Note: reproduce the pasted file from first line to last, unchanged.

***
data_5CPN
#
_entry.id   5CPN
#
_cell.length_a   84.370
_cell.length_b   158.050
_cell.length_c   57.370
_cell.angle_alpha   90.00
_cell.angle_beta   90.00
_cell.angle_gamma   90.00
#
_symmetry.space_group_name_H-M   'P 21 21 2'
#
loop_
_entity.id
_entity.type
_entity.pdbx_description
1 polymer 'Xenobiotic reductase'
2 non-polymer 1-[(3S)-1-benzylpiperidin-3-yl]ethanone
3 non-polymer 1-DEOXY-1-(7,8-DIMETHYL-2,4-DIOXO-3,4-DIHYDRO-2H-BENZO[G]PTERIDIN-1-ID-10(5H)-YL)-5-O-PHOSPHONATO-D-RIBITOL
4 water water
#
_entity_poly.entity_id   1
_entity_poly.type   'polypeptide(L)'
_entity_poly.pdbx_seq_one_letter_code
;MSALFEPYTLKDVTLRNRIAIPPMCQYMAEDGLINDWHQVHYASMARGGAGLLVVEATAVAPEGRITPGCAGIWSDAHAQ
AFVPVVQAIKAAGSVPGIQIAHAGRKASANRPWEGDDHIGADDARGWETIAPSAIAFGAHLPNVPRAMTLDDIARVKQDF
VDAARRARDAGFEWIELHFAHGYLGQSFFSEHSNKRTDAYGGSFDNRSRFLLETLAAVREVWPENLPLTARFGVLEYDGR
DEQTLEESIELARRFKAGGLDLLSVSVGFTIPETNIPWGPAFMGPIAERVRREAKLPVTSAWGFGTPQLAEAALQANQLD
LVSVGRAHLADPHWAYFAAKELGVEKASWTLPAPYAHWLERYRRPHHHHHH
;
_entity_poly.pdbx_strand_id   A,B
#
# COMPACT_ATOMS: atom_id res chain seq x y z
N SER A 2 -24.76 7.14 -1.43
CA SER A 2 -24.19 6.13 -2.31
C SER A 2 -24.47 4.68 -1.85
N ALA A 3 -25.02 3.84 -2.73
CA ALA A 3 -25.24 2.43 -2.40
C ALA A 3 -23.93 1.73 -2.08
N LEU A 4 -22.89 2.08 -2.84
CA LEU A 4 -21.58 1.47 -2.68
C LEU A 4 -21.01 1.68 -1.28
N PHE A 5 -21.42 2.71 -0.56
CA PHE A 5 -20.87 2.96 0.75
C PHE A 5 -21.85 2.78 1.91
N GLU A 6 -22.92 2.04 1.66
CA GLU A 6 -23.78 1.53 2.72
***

data_5CPN
#
_entry.id   5CPN
#
_cell.length_a   84.370
_cell.length_b   158.050
_cell.length_c   57.370
_cell.angle_alpha   90.00
_cell.angle_beta   90.00
_cell.angle_gamma   90.00
#
_symmetry.space_group_name_H-M   'P 21 21 2'
#
loop_
_entity.id
_entity.type
_entity.pdbx_description
1 polymer 'Xenobiotic reductase'
2 non-polymer 1-[(3S)-1-benzylpiperidin-3-yl]ethanone
3 non-polymer 1-DEOXY-1-(7,8-DIMETHYL-2,4-DIOXO-3,4-DIHYDRO-2H-BENZO[G]PTERIDIN-1-ID-10(5H)-YL)-5-O-PHOSPHONATO-D-RIBITOL
4 water water
#
_entity_poly.entity_id   1
_entity_poly.type   'polypeptide(L)'
_entity_poly.pdbx_seq_one_letter_code
;MSALFEPYTLKDVTLRNRIAIPPMCQYMAEDGLINDWHQVHYASMARGGAGLLVVEATAVAPEGRITPGCAGIWSDAHAQ
AFVPVVQAIKAAGSVPGIQIAHAGRKASANRPWEGDDHIGADDARGWETIAPSAIAFGAHLPNVPRAMTLDDIARVKQDF
VDAARRARDAGFEWIELHFAHGYLGQSFFSEHSNKRTDAYGGSFDNRSRFLLETLAAVREVWPENLPLTARFGVLEYDGR
DEQTLEESIELARRFKAGGLDLLSVSVGFTIPETNIPWGPAFMGPIAERVRREAKLPVTSAWGFGTPQLAEAALQANQLD
LVSVGRAHLADPHWAYFAAKELGVEKASWTLPAPYAHWLERYRRPHHHHHH
;
_entity_poly.pdbx_strand_id   A,B
#
# COMPACT_ATOMS: atom_id res chain seq x y z
N SER A 2 -24.76 7.14 -1.43
CA SER A 2 -24.19 6.13 -2.31
C SER A 2 -24.47 4.68 -1.85
N ALA A 3 -25.02 3.84 -2.73
CA ALA A 3 -25.24 2.43 -2.40
C ALA A 3 -23.93 1.73 -2.08
N LEU A 4 -22.89 2.08 -2.84
CA LEU A 4 -21.58 1.47 -2.68
C LEU A 4 -21.01 1.68 -1.28
N PHE A 5 -21.42 2.71 -0.56
CA PHE A 5 -20.87 2.96 0.75
C PHE A 5 -21.85 2.78 1.91
N GLU A 6 -22.92 2.04 1.66
CA GLU A 6 -23.78 1.53 2.72